547). He as not immune to sexual desires (pp. 562-63).
McBrien grants that the Church does teach, as does the NT, that
Jesus was without sin. But he has trouble about the impeccability,
inability to sin, of Jesus. He quotes the Third Council of
Constantinople (381) saying that His human will is
"compliant, it does not resist or oppose, but rather submits to the
divine and almighty will." We grant this does not explicitly state
impeccability. McBrien continues saying it seems better to conclude
that it is the "clear and constant belief and teaching of the
Church that Jesus Christ was perfect in his humanity." He seems
then to think of the Council of Chalcedon which he cited earlier
saying He was "like us in every respect apart from sin," and the
similar statement of Hebrews.
So McBrien says the NT does not go in for theological speculation.
And the official texts do not formally teach impeccability. This is
Nor are there many patristic texts on impeccability, not enough to
satisfy the requirement of being practically unanimous. St. Cyril
of Alexandria wrote (R 2141):they are stupid, who affirm, I do not
know how, that even Christ could have sinned." St. John Damascene
is more helpful (R 2386): "Because there is one person of Christ,
and in Christ, there is one who wills through each nature: as God,
in approving, and as man, being made obedient." (Cf. also St.
Athanasius in R 798).
But we can sharpen this up a bit: We do not say it is nature that
sins, but a person sins. But in Christ there was only one Person,
even though two natures. If He had sinned, the sin would have been
attributed to the one Person, a Divine Person. Which of course is
Finally we mention Canon 12 of the second General Council of
Constantinople, in 553 (DS 434) which spoke of Theodore of
Mopsuestia as "impious" because he spoke of Christ as "suffering
from passions of soul and desires of the flesh, and gradually going
away from the worse things, and so becoming better by advancing in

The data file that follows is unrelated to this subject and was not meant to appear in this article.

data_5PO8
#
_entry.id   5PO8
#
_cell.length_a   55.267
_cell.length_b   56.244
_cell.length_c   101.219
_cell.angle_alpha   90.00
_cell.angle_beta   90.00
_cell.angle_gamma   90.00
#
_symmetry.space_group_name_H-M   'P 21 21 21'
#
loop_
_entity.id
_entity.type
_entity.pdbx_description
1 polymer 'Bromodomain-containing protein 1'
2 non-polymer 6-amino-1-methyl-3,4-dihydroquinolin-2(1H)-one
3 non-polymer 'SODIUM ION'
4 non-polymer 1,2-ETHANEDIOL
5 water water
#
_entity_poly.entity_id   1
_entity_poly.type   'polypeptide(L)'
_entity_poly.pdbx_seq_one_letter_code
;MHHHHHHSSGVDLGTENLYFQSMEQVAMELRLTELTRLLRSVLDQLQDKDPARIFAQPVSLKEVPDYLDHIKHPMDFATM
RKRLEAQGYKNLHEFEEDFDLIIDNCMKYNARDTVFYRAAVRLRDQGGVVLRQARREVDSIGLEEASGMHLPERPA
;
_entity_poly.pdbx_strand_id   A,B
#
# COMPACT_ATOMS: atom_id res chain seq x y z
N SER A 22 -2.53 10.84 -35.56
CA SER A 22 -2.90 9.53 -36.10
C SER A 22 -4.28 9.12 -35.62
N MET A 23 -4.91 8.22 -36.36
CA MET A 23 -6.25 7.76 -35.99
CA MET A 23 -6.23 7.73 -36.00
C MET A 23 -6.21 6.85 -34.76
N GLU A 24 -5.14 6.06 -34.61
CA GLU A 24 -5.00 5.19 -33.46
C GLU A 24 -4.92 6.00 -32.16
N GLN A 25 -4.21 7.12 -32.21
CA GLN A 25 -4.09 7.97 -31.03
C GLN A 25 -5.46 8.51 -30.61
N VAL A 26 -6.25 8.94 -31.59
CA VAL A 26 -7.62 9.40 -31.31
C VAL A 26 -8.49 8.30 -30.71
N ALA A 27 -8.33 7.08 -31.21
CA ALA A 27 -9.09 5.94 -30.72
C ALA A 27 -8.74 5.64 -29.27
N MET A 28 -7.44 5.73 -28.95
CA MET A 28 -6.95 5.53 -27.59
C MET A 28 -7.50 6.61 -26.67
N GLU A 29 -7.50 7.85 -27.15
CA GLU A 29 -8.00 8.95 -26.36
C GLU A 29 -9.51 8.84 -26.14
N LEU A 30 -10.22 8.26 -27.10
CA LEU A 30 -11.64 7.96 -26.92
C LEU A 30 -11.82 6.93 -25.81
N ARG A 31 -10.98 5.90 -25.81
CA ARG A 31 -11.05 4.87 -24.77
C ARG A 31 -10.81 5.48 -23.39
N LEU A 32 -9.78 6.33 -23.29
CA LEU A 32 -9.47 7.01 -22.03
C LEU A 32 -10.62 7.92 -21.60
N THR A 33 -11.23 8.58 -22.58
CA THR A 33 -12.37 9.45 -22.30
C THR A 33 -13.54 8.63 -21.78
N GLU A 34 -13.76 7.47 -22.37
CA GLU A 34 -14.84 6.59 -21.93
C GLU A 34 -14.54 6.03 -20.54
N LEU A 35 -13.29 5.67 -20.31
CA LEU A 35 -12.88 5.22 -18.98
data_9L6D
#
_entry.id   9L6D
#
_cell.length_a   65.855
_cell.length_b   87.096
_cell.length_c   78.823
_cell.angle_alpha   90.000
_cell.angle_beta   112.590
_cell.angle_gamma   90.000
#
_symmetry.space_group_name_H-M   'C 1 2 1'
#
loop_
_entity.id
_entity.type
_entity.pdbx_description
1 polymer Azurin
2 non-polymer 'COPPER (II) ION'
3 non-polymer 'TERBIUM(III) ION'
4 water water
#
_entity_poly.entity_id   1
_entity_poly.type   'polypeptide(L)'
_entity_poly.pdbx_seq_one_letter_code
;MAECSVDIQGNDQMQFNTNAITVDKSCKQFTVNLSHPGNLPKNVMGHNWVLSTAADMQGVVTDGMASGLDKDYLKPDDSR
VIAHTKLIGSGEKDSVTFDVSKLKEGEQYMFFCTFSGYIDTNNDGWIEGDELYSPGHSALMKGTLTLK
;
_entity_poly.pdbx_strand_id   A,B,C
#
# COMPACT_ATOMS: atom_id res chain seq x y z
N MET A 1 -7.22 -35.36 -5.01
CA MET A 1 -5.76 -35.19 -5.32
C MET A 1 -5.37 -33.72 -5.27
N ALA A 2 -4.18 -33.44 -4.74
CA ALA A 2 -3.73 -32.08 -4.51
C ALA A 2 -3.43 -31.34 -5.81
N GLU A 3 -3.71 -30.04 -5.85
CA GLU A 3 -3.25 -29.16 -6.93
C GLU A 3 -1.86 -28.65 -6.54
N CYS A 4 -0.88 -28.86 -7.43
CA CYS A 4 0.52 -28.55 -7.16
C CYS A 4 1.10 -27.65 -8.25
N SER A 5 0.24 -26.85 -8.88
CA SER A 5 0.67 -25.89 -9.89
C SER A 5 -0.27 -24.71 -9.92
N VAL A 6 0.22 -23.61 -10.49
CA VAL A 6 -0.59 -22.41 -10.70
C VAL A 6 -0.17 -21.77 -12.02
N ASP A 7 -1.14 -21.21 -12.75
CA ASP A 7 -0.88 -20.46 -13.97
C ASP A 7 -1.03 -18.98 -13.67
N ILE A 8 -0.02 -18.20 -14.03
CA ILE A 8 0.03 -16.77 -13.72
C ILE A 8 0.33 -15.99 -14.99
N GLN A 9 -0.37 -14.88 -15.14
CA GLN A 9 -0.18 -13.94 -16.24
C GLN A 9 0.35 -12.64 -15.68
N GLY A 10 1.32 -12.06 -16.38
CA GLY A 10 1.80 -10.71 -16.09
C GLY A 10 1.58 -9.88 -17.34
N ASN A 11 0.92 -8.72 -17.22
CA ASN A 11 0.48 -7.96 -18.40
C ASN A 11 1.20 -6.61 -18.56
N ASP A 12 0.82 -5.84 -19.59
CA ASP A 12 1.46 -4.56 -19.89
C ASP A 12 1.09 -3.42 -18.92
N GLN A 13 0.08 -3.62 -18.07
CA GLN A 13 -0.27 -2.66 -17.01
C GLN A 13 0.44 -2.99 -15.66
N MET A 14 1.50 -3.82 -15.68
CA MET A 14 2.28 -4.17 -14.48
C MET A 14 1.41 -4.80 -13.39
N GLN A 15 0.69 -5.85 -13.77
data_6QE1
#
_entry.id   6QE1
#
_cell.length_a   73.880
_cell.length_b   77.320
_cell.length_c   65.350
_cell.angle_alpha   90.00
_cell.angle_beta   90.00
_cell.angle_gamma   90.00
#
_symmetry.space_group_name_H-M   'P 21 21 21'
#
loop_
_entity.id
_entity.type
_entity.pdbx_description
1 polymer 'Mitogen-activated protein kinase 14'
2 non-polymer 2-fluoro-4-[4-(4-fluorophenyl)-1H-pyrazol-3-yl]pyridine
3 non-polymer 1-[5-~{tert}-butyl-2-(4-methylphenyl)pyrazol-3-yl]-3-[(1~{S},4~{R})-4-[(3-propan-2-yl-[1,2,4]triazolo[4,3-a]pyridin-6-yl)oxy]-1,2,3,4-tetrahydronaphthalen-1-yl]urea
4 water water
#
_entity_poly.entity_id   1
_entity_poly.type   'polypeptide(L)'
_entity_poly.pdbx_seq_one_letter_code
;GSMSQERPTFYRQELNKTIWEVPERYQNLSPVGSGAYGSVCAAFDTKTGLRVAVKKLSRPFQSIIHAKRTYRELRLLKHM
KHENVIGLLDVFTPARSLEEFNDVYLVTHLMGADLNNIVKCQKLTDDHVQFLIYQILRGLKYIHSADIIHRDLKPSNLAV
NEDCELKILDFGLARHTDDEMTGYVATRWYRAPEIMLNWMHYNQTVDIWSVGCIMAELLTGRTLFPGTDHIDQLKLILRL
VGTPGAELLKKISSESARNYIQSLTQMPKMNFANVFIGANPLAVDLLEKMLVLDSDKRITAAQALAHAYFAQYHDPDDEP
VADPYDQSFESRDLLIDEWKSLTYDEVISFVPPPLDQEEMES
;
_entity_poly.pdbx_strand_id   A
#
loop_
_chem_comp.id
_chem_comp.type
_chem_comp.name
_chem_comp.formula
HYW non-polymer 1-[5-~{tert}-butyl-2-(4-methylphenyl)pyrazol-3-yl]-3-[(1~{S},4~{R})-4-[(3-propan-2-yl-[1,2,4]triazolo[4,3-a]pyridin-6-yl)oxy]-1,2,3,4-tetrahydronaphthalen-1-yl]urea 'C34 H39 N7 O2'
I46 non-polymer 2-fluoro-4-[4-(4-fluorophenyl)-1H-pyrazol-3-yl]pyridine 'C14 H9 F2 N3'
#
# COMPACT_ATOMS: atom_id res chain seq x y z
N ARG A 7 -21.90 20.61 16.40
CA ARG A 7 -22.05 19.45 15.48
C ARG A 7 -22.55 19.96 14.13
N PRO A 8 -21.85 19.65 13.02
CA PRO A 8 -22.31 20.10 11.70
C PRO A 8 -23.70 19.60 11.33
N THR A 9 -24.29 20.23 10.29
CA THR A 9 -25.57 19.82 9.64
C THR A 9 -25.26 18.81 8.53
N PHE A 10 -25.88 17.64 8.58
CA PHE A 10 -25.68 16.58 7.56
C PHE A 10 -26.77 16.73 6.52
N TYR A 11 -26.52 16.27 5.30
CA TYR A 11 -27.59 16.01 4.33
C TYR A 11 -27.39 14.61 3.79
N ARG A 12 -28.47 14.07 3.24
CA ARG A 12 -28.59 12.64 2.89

works... merited divine sonship... ."
The Great Sacrifice
As to the death of Jesus, McBrien says it was not a sacrifice of
expiation-- just a peace offering (p. 457).
McBrien here does not understand what a sacrifice is. We
can gather the nature of sacrifice from the words of God in Isaiah
19. 13: "This people honors me with their lips, but their hearts
are far from me." So we see there are two elements, lips, that is,
the outward sign, and heart, the interior dispositions.
On Holy Thursday the outward sign was the seeming separation of
body and blood, standing for death, as if He said to the
Father: "Father, I know the command you have given me: I should die
tomorrow. Very good, I turn myself over to death - expressed by
this separation - I accept, I obey". He made that pledge Thursday
night, and carried it out on Friday. Then the outward sign shifted
to the physical separation of body and blood. In the Mass He goes
back again to the same outward sign as on Holy Thursday. |So the
Council of Trent defined that the Mass is a true sacrifice: DS
1751. Obviously, for the same two elements, outward sign, and
interior disposition, are present there again.
The fact that all forgiveness and grace was "bought and paid for"
by the cross, does not make the Mass empty. God willed that there
be a Mass 1) so that we might join our obedience to His --mere
answering of prayers is not enough: cf again Is 23. 19. And Romans
8. 17 says that we are,"fellow heirs with Christ - we inherit with
Him - provided that we suffer with Him, so we may also be glorified
with Him." 2)In His love of good order, He is pleased to have one
thing in place to serve as the title or reason for giving a second
thing: Cf. I. 19. 5. c.
But on all three occasions, the essential, the interior is His
obedience to the Father, without which the external sign, even His
death, would not redeem anyone. On the altar now He does not repeat
that attitude of obedience, rather it is continuous from the first
instant of His conception in which He said, Heb 10. 7: "Behold I
come to do your will O God."--- Incidentally we note that even then
He knew who He was! That obedience was the theme of His whole life:
"My food is to do the will of Him who sent me" (Jn 4. 34).
It has become the fashion today to attack the perpetual virginity,
in fact, even the virginal conception of Jesus. Martin Luther,
archheretic, was kinder to her than McBrien and some others today.
In His work (In: . vol. 22, p. 23) we read: "Christ... was the real
and natural fruit of Mary's virginal womb... . this was without the
cooperation of a man, and she remained a virgin after that." And in
his (, vol. 43, p. 40): "...
she is full of grace, proclaimed to be entirely without sin... .
God's grace fills her with everything good and makes her devoid of
all evil... ."
But McBrien says( p. 541) that "the arguments historicity
[of virginal conception] are also strong." First, he seems to say
that if Mary and Joseph knew He had no human father, and they had
not kept it from Him, then He would not have been so ignorant about